by Joy Allen
As a Christmas baby, the smell of pine needles and the sight of fairy lights elicit memories both good and bad for me. Memories of carols sung and stockings hung, words read and poems said, but also of the onslaught of the dreaded ‘Christmas cold’ and stress headaches exuding from every pore. Memories of the constant questions, self-recrimination and doubt: Have I bought the correct present? Have I spent too much? Have I spent too little? Do I have time to celebrate my birthday and Christmas? It wasn’t until I was 24 and in active Christian ministry that I felt that I really understood what it meant to be a Christian at Christmas, and the difference which that made for my relationship to a feast which is so widely celebrated.
In the year of 2008, working for a church in a city far away from my home town left me slightly devoid of the usual traditions of kith and kin, detached from them both physically and emotionally. It was my duty to prepare talks for Christingle services, Carol services, School Assemblies, Midnight Mass and Christmas festivities in my local community. It was my duty to watch the faces of small children grow wide with joy as they were greeted anew with the story of Christmas, the wonder of the stars, the angels, the king born into poverty and war, and the rapture and beauty of knowing that story. It was my duty to sing carols and read tales as ancient as they are awe-inspiring and share them with my community in Aberdeen. It was my duty, but it grew into my joy. I have appreciated the richness and depth of our Christmas traditions every year since.
As I travelled throughout my twenties, I discovered new ways, more Catholic than my own Protestant upbringing to celebrate this holy feast. The feast of Immacolata (17 days before Christmas) which celebrates the immaculate conception of the Virgin Mary, has always held a special significance for me. The first time I experienced it I was a fledgling in a new country, isolated in the pain of linguistic loneliness. For, I had arrived two months prior with only two sentences of their language. On that feast day, around a table of Pentecostals (not supposed to celebrate such days, yet always ready to celebrate nonetheless) I suddenly began to speak with fluency and ease, to great joy and celebration. Loud shouts greeted my flow of words, and tumbled questions fired out in quick succession. ‘Who are you?’ ‘Why are you here?’ ‘What brought you to our table?’ ‘Tell us your story…’ I felt as though I were born on Immacolata, in that new land. I told story after story to a rapt table of Italian friends. My story felt as though it were weaving into the story of the faithful around me, which was in turn weaving itself around our narration of ancient scripture. It reminded me of my Jewish friends at their shabbat meals, re-telling the story of their exile and rescue, gathered around a table. This reminds me in turn of my favourite Christmas carol of all, ‘O come Emmanuel.’ An ancient tale of exile and rescue, in spirit, scripture and song reverberating through the Christmas story.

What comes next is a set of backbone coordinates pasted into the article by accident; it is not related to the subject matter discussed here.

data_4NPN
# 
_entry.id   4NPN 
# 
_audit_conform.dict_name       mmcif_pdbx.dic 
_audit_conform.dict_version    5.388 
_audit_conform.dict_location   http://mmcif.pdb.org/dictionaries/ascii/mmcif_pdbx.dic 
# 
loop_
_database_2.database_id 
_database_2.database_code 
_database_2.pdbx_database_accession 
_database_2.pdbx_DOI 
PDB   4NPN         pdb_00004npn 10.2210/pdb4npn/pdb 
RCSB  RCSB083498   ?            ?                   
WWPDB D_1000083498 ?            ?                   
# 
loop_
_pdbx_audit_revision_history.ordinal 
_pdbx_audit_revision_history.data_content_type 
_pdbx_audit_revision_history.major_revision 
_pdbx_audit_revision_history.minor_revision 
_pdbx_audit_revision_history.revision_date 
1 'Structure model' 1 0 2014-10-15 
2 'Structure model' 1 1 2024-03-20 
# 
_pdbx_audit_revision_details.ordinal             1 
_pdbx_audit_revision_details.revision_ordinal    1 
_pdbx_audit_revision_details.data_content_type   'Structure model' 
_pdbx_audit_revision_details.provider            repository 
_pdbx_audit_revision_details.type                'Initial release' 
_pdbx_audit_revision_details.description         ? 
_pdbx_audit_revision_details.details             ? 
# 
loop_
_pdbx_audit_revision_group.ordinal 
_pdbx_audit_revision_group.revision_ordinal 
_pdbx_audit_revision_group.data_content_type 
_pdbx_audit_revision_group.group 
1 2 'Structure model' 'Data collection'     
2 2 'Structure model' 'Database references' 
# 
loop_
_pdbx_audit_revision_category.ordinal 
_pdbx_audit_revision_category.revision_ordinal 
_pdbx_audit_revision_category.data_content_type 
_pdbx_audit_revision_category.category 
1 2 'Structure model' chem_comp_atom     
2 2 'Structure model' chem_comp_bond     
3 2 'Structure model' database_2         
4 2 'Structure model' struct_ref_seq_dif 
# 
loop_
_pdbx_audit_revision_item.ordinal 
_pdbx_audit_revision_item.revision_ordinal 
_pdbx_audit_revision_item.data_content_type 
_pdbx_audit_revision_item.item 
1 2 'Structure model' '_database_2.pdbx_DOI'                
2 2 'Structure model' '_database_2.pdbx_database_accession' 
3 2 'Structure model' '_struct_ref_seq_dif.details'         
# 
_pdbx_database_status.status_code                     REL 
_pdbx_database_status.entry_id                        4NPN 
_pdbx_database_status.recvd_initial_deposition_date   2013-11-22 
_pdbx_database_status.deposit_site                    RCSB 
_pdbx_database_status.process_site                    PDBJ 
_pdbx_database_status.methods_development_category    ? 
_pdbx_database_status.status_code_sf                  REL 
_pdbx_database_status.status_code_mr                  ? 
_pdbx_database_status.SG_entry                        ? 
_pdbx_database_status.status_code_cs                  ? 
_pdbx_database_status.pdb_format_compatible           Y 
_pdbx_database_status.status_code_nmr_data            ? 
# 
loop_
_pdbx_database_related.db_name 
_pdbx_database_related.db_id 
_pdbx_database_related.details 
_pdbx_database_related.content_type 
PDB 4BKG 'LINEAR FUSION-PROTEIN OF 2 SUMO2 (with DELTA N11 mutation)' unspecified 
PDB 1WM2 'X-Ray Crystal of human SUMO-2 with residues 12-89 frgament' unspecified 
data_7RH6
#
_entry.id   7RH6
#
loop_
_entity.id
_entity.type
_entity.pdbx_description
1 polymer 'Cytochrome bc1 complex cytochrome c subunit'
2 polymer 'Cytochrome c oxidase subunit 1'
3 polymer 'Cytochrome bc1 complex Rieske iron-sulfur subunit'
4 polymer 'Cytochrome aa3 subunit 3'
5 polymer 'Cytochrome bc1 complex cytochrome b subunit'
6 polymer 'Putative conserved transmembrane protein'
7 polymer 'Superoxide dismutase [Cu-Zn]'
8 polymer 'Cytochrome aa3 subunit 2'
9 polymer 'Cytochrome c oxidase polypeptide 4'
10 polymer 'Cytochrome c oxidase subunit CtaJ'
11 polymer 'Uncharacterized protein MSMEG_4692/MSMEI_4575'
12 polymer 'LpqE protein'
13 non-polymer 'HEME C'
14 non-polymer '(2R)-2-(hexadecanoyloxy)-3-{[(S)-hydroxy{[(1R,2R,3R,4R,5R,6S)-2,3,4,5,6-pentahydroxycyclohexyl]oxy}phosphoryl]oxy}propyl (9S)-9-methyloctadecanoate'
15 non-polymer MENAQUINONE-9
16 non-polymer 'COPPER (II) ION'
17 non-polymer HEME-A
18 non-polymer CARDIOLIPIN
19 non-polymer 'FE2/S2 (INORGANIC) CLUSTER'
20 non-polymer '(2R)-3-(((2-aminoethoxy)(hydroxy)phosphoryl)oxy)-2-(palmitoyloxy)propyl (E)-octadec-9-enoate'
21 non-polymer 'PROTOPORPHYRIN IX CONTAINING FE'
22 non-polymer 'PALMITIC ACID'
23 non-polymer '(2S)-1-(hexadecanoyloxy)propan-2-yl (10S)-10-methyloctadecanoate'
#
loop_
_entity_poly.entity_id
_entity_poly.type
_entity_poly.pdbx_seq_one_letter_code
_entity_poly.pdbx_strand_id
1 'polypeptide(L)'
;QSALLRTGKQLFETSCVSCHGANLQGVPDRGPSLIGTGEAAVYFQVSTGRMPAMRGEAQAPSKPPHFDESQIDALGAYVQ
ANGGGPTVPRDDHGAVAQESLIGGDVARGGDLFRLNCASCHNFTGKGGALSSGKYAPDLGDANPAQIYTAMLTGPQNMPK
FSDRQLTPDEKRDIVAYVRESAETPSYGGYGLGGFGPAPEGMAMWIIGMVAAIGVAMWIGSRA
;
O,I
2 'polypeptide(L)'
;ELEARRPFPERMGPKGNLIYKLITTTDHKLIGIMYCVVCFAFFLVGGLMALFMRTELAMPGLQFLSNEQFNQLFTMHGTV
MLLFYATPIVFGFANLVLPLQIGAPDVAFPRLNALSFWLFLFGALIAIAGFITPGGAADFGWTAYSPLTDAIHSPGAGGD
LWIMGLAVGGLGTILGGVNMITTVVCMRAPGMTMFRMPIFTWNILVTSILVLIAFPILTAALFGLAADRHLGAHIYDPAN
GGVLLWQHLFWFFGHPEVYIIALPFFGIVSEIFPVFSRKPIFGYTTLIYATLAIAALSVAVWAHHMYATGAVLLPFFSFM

The strains of that, my favourite carol, have echoed through years in ministry and travel and have accompanied me back into my old haunt of Aberdeen where I am a currently working and studying. This Christmas, the words of that tune echoed through our Cathedral to the sight of candles, the sound of words of scripture read in local dialect, before the kind eyes of our Chaplaincy team and local community. It was a different setting, but the same tune, the same story. A story of a King born in a stable, of the fear and poverty which surrounded him and the joy and power which came in his apparent weakness and defeat. For me, that song is Christmas, and the singing of it my experience of that feast. I love it still, and find that the strain of its song reminds me of what Christmas means to me as a Christian. I still suffer from the stress headaches, the socialising and the angst which goes with the materialism which threatens to submerge a religious feast, but when I listen to those ancient chords and hear the ancient calls of pilgrimage, exile and Emmanuel, God with us, I feel the telling of that story entwined around a faithful community of friends and their stories, and I am at peace. That is my experience of Christmas as a Christian. Living it amongst my community, telling that story together in scripture and song by the light of Christmas candles is my greatest joy.